Doering and his board assembled a group of dedicated advocates who helped to spread the important message about how crew size is, first and foremost, about keeping communities safe.
“Many people helped to get the word out about the public safety ramifications of this legislation,” Doering said. “Those concerted efforts paid off, and now we’ve ensured that the state’s railways stay safe with two crew members in each freight train’s cab.”
The legislation was sponsored in the State Assembly by Susie Martinez, a Teamster who, Doering said, “treated him like family” and whose staffer, Carlos Hernandez, assisted in the early stages of getting the bill passed.
Additional backers included Assemblywoman Maggie Carlton, also a primary sponsor of the legislation, as well as Assemblywoman Shea Backus, who testified before the state Senate and expressed strong support during an Assembly Growth and Infrastructure Committee hearing, and Assemblyman Richard Carrillo, another co-sponsor whose father was a United Transportation Union member.
“Really — all of the Nevada Assembly and Senate Democrats, as well as the governor, receive my thanks for their understanding of the important protection to public safety that this law provides,” Doering said. “There is too much risk involved in transporting hazardous materials and goods across our country and through our communities to have a single crewmember on trains that are a mile long or even longer.”
The law establishes fines of $5,000 for a first offense, $10,000 for a second offense within three years and $25,000 for a third and all other offenses for Class I and II carriers that operate freight locomotives without at least two people in the cab. Hostling and helper services are not covered by the law.
Doering and his board were stung by the 2017 veto by then-Gov. Brian Sandoval, a Republican, of S.B. 427, a prior try at two-person crew legislation that had passed both houses of the Nevada state Legislature.
But a change in leadership brought a new opportunity with Sisolak’s election last year.
“No doubt we were disappointed in 2017, but this is a prime example of how elections matter,” Doering said. “We cracked open the door with our previous effort and laid the groundwork. With that change in leadership in the state Capitol, it was opened even wider.”
The Nevada State Legislative Board especially wanted to thank members from SMART’s Sheet Metal Local 88 out of Las Vegas, who helped to amplify the message.
“They were an extraordinary help!” Doering said. “Jeff Proffitt and Alfonso Lopez — we couldn’t have moved anything without their support. Sheet Metal put rail labor on the map in Nevada.”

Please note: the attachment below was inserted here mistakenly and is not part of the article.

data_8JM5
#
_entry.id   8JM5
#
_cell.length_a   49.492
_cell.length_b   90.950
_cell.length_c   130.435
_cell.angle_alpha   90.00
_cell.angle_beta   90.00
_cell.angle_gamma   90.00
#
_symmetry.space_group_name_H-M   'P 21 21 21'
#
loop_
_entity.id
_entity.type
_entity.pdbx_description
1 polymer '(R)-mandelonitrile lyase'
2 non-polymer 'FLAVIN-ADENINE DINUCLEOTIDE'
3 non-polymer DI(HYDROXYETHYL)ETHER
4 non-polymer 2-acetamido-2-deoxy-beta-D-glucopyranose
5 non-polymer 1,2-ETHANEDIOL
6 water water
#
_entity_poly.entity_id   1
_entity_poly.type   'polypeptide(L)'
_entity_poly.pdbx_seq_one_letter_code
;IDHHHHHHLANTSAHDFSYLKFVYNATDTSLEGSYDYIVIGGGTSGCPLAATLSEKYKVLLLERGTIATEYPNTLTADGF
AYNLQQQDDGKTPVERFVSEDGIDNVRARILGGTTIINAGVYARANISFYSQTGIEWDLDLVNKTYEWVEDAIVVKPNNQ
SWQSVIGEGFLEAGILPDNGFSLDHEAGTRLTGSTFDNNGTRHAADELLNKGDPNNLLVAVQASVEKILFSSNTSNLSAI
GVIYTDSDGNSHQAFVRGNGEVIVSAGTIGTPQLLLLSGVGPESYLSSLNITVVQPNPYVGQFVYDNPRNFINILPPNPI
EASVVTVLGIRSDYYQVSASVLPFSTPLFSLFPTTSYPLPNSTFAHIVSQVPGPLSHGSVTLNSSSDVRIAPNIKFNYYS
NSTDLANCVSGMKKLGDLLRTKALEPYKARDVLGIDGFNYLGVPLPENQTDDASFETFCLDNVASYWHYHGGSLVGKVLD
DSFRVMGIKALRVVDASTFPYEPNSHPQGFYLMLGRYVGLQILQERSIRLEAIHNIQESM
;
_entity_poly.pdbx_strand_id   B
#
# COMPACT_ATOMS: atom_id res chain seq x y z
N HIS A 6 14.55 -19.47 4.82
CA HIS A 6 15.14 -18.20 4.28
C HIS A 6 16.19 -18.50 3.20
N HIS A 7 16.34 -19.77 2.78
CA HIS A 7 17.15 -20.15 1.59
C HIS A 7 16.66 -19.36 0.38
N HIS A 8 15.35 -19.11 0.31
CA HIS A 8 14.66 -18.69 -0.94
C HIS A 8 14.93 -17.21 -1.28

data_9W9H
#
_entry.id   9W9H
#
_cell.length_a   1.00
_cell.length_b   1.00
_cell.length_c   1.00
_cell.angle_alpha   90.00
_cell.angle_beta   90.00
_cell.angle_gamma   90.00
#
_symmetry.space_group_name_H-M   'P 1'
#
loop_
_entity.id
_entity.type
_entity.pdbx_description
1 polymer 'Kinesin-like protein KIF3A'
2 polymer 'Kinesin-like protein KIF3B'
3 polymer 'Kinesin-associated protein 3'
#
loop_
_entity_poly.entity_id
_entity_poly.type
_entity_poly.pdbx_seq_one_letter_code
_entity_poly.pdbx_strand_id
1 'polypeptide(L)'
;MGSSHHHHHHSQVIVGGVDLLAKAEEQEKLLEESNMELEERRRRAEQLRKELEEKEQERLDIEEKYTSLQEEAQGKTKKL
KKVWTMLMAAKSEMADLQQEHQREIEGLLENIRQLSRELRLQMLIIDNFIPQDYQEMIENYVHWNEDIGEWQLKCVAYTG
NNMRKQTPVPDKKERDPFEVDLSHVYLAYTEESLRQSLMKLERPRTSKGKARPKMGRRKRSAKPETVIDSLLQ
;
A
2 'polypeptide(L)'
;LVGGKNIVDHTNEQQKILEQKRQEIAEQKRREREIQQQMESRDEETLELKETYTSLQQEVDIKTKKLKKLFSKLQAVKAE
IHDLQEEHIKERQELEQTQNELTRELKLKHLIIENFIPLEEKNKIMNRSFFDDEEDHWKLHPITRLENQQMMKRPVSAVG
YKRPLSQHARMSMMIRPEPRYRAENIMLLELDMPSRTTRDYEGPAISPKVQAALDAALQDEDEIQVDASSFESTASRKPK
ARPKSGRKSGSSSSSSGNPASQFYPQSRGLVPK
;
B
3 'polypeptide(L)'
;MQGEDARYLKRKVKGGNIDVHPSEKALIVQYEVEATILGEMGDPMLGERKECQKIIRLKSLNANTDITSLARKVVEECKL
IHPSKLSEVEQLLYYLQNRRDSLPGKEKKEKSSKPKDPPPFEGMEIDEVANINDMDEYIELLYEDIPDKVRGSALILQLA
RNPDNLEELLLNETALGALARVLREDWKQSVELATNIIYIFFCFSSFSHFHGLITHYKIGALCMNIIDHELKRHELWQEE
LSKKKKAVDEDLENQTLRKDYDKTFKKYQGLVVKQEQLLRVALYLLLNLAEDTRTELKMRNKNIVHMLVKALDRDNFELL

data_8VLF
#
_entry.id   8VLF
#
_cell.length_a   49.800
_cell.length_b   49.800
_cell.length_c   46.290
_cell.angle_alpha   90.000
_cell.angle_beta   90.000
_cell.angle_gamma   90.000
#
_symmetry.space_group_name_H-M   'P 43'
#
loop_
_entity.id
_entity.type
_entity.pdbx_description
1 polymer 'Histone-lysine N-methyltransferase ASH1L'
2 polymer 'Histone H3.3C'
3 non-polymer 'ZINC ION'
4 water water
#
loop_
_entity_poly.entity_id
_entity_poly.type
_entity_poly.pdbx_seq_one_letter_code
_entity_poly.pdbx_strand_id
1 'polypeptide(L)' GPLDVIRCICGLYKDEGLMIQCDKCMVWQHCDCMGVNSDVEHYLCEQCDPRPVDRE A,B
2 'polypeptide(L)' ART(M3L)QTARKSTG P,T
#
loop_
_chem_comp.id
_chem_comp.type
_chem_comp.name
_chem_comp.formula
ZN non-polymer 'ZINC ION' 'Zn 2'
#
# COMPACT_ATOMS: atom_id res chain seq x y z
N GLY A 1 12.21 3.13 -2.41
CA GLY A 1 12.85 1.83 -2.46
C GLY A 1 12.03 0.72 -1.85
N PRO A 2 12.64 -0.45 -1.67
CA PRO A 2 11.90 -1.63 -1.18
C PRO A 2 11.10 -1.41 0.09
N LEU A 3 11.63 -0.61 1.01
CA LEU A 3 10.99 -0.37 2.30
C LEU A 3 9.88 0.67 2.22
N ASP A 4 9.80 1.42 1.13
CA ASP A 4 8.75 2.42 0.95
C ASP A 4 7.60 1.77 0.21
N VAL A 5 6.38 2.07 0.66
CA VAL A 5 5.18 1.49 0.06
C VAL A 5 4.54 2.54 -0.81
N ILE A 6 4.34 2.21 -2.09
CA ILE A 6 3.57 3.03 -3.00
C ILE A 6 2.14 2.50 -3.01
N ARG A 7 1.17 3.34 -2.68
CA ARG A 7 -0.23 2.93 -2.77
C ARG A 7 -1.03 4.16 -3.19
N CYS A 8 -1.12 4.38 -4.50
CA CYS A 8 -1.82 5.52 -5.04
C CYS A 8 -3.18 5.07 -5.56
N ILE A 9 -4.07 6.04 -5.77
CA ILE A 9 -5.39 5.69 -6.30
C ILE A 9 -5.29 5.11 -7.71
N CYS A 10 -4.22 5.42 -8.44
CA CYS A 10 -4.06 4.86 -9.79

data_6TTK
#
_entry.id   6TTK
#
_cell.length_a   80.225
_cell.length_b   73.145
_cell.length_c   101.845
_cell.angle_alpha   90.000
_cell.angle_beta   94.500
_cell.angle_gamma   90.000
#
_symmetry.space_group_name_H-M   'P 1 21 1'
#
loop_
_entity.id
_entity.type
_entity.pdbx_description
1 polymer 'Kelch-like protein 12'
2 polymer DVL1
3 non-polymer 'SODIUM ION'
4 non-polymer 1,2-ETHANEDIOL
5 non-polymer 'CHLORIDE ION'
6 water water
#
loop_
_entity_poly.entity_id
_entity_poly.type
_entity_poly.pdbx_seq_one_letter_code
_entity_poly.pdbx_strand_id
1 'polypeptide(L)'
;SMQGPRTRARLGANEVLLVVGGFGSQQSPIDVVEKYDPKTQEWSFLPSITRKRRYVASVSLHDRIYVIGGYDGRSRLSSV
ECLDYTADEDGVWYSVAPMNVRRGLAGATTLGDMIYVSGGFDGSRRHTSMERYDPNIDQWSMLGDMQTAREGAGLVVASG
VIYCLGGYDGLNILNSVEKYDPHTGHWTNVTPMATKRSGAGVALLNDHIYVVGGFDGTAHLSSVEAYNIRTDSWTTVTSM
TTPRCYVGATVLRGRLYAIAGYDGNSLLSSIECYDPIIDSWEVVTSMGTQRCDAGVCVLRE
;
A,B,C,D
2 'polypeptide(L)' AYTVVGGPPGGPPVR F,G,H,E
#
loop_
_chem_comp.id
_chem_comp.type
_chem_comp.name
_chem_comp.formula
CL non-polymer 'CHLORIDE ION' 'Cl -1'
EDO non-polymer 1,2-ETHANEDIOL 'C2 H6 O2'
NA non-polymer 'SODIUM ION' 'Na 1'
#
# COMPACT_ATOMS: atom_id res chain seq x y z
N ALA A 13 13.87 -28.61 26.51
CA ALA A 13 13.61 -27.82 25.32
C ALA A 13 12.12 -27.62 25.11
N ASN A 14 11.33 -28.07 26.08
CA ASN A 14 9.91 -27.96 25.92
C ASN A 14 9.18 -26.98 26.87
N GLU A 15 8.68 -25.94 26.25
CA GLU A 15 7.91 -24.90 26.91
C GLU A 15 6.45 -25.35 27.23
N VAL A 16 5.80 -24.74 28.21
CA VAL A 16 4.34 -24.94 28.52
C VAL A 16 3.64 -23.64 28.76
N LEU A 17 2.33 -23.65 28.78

Also advocating for the legislation was Fran Almaraz, who helped set up meetings and facilitated a relationship with legislative leadership, Doering said.
Assisting the cause as well were TD Colorado State Legislative Director Carl Smith, who provided guidance after succeeding earlier this year in getting two-person legislation made into law in his state, Dean Mitchell, who helped in researching and targeting the message and the TD Public Relations Department, which helped to compose an op-ed published by the Nevada Independent and put together print material to get the word out about the legislation.
And, as he did with S.B. 427, Brotherhood of Locomotive Engineers and Trainmen’s Nevada State Legislative Board Chairman Matt Parker mobilized BLET members to advocate loudly in favor of the legislation.
“It truly was a team effort,” Doering said.
A.B. 337 was approved April 23 by the State Assembly by a 29-12 vote and in the state Senate on May 7 by 13-8 margin. Both votes were party line with Democrats voting in favor of the legislation.
Nevada now joins Arizona, California, Colorado, West Virginia and Wisconsin as states that have legislation requiring two people to operate freight trains.
“This successful passage in Nevada proves that our persistence pays off,” Risch said. ”Concerning two-person crews, the message of public safety did not change from two years ago and will not change going forward. It’s that simple. Two crew members are vital to ensuring that these trains are operated safely and that our communities are secure.
“Legislators in Nevada knew this before, and they know it now. As a result of the 2018 election, the leadership in the governor’s office changed and now this safety-focused, common-sense bill has been made law.”